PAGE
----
It also proved helpful with other startup stressors, like hiring.
“Audition experience helped me look at interviews from an interviewee’s perspective,” Maisie says. “It taught me how to conduct an interview, get what you want from the meeting, and make a good decision. I’ve talked to people who are so passionate and excited about what we’re doing with Daisie that I realize, halfway through, I’ve hardly heard a single thing they’ve said. But I can feel their passion for what we’re building. It shows me how much some people care.”
Building Daisie has been hectic and stressful, but exciting. There were whole weeks, Maisie remembers, when things went wrong or people felt low. But even through the most challenging times, she seemed to always feel certain that the stress would be temporary.
“Knowing that’s not the end, and knowing you can’t succumb to it—having that confidence,” Maisie says. “I just have this feeling, even if people are getting anxious, it’s going to be OK. Call me crazy, but I know it has to be fine.”
Part of that resilience is the sheer faith she has in Daisie’s mission and the passionate drive she brings to her work.
So as you and friends or colleagues are on this journey, the question that is most important is what is the mission of the company, what is the goal because that will help to make everything else easy.
“I think if you’re going to get into the startup world, you have to like to feel the pressure. I like to feel the fire,” she says. “When you’re this small, things can change really quickly, so it’s important to me to be really involved.”
But another key ingredient in sustaining that focus is setting realistic, personal guardrails. That can mean ruthlessly prioritizing your time at work. Pushing hard toward progress when you’re focused. Turning your attention to manageable tasks—like reading or research–when you’re not.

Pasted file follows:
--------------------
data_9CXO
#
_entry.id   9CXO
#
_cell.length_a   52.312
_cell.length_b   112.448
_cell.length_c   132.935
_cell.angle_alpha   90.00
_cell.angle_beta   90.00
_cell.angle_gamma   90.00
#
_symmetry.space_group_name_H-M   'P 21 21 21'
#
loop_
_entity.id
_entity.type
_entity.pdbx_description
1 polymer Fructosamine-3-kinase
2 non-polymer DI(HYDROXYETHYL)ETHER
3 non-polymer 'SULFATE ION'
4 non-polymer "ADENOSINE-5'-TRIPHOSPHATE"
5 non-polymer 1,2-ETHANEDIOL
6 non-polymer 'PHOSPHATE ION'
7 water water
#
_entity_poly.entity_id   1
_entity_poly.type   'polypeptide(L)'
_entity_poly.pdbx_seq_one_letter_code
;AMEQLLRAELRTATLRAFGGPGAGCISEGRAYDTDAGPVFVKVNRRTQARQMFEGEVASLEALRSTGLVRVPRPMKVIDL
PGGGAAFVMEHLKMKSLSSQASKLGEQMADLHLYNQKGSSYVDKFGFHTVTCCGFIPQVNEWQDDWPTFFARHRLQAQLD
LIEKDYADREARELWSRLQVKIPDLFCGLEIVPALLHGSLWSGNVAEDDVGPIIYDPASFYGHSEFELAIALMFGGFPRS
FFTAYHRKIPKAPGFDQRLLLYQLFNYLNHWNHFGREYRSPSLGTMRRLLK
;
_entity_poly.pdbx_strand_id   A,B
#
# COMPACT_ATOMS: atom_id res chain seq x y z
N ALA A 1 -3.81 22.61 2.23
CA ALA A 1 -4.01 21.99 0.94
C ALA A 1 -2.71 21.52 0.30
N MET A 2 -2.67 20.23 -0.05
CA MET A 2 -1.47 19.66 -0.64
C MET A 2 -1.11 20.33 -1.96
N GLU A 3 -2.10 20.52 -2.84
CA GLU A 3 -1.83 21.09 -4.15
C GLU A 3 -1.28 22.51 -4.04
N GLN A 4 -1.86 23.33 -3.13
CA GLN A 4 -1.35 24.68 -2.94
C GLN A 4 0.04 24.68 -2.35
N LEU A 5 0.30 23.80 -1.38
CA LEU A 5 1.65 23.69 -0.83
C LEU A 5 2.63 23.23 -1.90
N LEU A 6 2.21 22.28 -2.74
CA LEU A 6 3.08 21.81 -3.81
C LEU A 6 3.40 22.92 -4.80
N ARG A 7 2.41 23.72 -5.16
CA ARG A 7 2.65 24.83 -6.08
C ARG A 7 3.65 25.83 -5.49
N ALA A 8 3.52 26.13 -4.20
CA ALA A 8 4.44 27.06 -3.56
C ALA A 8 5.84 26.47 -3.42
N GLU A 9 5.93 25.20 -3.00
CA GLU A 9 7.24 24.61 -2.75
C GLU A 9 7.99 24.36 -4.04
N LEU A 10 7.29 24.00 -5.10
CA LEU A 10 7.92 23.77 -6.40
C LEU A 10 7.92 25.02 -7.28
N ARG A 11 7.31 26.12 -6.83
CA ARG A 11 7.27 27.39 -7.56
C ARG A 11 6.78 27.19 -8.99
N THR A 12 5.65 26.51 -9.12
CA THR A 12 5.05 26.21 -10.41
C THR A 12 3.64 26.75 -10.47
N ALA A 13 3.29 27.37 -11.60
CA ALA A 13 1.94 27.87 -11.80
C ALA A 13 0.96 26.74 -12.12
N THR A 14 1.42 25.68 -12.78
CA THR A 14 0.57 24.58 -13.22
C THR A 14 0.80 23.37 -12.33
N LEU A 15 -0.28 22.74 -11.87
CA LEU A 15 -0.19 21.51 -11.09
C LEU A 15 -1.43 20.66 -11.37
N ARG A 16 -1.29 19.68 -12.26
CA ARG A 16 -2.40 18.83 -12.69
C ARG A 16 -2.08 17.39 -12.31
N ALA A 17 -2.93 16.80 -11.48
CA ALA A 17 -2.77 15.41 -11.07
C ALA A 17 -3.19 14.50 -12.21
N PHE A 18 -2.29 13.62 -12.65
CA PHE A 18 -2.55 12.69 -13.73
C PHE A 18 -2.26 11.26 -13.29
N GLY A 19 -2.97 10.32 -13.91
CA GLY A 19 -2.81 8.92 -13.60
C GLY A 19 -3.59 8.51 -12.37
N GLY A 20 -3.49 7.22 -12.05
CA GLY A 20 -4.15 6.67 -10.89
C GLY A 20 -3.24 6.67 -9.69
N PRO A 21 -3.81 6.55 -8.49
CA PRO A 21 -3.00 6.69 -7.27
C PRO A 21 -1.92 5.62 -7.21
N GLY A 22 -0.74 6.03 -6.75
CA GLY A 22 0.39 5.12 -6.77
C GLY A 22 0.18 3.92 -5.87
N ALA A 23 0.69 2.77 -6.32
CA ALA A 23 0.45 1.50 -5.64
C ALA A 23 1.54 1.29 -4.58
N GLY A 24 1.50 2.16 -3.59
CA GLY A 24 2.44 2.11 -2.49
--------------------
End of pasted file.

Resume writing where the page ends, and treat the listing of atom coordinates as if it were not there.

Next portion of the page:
“Now I get eight hours of sleep, every night,” she admits. “That was a big change I made between V1 of Daisie and the Daisie you see right now. If I get a good night’s sleep, I’m so much more alert and present. You have to feel confident saying, ‘This is what I need.'”
Here is what Williams had to say to the creatives and people entering into the startup world;
Maisie has lived both sides of the creative process—elevating others’ visions and developing her own.
They’re experiences that have shaped the way she manages her team and influenced how she encourages confidence in herself and the people around her.
“Sometimes, people will do things because of other people’s expectations, not because it’s their own vision for themselves,” she says. “But if you can push to see yourself really clearly and know how you help a certain cause, then getting to the end point becomes so much easier. You find that core sense of why you belong…The sooner you can have that discussion with yourself, the sooner you can know what you want for your life, authentically.”
Story from Angel List
Also Read: How Okech is Changing Start-up Mentality
Author: Moses Echodu
Moses is a freelance writer for Newslibre and Programs Manager at the Craft Silicon Foundation. He loves writing about sports, politics and news around the globe and Inspiring new young people!!